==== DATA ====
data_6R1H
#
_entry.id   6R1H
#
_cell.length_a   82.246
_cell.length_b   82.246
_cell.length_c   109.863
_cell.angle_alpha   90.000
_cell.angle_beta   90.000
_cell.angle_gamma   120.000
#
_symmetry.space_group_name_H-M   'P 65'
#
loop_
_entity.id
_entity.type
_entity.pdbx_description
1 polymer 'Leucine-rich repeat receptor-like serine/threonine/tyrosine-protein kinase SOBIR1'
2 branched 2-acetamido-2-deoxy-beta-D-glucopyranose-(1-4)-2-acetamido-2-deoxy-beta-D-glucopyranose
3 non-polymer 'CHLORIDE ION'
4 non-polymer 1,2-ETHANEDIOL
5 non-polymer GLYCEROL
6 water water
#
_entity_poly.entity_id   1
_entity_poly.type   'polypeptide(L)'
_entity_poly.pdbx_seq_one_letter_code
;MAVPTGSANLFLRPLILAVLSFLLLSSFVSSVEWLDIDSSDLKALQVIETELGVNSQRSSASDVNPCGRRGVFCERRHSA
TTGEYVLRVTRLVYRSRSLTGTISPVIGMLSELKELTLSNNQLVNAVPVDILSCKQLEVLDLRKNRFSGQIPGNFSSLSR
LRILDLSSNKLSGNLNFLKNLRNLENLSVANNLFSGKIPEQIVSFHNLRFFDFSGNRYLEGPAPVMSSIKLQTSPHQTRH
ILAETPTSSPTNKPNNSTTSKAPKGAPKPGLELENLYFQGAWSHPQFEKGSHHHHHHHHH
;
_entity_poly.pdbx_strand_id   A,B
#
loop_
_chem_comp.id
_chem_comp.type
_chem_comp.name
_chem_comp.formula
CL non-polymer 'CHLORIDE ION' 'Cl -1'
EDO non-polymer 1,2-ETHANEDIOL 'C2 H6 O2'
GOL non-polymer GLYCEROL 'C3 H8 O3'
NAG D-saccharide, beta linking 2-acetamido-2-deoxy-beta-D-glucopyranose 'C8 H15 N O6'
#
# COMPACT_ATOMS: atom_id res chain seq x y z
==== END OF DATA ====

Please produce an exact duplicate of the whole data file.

data_6R1H
#
_entry.id   6R1H
#
_cell.length_a   82.246
_cell.length_b   82.246
_cell.length_c   109.863
_cell.angle_alpha   90.000
_cell.angle_beta   90.000
_cell.angle_gamma   120.000
#
_symmetry.space_group_name_H-M   'P 65'
#
loop_
_entity.id
_entity.type
_entity.pdbx_description
1 polymer 'Leucine-rich repeat receptor-like serine/threonine/tyrosine-protein kinase SOBIR1'
2 branched 2-acetamido-2-deoxy-beta-D-glucopyranose-(1-4)-2-acetamido-2-deoxy-beta-D-glucopyranose
3 non-polymer 'CHLORIDE ION'
4 non-polymer 1,2-ETHANEDIOL
5 non-polymer GLYCEROL
6 water water
#
_entity_poly.entity_id   1
_entity_poly.type   'polypeptide(L)'
_entity_poly.pdbx_seq_one_letter_code
;MAVPTGSANLFLRPLILAVLSFLLLSSFVSSVEWLDIDSSDLKALQVIETELGVNSQRSSASDVNPCGRRGVFCERRHSA
TTGEYVLRVTRLVYRSRSLTGTISPVIGMLSELKELTLSNNQLVNAVPVDILSCKQLEVLDLRKNRFSGQIPGNFSSLSR
LRILDLSSNKLSGNLNFLKNLRNLENLSVANNLFSGKIPEQIVSFHNLRFFDFSGNRYLEGPAPVMSSIKLQTSPHQTRH
ILAETPTSSPTNKPNNSTTSKAPKGAPKPGLELENLYFQGAWSHPQFEKGSHHHHHHHHH
;
_entity_poly.pdbx_strand_id   A,B
#
loop_
_chem_comp.id
_chem_comp.type
_chem_comp.name
_chem_comp.formula
CL non-polymer 'CHLORIDE ION' 'Cl -1'
EDO non-polymer 1,2-ETHANEDIOL 'C2 H6 O2'
GOL non-polymer GLYCEROL 'C3 H8 O3'
NAG D-saccharide, beta linking 2-acetamido-2-deoxy-beta-D-glucopyranose 'C8 H15 N O6'
#
# COMPACT_ATOMS: atom_id res chain seq x y z